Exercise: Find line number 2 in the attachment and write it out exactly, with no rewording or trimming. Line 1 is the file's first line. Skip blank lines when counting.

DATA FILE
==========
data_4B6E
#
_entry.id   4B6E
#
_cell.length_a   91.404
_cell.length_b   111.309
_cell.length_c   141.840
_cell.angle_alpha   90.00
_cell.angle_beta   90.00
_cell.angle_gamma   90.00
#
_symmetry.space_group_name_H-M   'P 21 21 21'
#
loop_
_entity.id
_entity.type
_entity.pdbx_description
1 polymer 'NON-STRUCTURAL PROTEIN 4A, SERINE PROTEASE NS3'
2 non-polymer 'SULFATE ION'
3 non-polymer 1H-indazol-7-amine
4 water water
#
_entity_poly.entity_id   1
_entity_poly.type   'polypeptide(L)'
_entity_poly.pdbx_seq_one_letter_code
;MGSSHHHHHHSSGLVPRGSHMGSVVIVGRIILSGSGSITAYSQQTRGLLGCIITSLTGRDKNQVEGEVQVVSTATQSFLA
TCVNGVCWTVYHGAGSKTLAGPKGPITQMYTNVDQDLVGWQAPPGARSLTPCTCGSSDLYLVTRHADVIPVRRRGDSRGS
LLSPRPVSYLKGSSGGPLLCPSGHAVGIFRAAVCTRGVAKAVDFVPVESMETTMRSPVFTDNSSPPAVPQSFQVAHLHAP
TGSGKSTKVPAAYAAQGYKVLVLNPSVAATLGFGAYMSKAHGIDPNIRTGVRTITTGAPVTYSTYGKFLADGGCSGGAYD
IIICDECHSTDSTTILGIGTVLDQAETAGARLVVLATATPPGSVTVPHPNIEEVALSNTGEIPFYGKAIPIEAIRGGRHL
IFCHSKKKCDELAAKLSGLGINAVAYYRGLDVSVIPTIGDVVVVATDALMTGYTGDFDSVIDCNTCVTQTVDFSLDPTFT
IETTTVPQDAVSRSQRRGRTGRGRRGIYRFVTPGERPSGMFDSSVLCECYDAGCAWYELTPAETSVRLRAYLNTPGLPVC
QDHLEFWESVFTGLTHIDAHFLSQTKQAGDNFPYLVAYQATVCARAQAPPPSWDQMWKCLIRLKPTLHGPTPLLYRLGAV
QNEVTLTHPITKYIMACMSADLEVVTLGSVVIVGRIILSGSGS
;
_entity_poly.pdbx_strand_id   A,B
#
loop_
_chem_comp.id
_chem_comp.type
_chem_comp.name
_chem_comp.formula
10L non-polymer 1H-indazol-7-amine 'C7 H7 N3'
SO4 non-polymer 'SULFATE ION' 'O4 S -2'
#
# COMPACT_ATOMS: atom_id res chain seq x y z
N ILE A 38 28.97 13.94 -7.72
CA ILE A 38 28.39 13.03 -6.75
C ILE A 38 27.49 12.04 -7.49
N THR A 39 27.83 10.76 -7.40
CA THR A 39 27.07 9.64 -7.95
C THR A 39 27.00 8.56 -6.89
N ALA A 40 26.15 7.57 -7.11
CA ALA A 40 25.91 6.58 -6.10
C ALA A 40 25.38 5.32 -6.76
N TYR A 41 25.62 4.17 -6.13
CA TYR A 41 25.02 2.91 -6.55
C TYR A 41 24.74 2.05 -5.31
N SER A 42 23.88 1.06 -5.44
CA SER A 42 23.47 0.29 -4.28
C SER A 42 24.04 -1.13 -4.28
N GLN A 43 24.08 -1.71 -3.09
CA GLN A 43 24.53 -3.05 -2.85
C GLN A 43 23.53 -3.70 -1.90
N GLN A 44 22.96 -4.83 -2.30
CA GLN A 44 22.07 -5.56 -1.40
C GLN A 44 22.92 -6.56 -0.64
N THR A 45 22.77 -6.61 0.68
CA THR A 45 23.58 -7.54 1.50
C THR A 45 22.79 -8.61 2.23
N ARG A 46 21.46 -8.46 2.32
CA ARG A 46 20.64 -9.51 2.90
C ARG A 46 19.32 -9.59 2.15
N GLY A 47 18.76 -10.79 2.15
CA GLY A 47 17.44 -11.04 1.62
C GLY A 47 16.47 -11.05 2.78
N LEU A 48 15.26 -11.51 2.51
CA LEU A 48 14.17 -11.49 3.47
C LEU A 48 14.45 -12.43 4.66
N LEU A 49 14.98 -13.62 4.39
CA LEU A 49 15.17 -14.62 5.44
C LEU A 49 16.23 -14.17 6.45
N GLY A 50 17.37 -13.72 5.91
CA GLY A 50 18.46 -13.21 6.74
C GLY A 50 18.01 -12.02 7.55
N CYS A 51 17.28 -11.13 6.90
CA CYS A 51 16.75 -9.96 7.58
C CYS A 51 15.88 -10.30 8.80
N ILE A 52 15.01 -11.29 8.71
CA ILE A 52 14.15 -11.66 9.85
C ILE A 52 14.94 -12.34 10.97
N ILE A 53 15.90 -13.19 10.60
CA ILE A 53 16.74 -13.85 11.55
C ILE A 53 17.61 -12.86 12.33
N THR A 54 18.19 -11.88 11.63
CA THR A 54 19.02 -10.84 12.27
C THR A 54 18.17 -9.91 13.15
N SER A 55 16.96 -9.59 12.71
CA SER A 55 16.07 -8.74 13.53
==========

#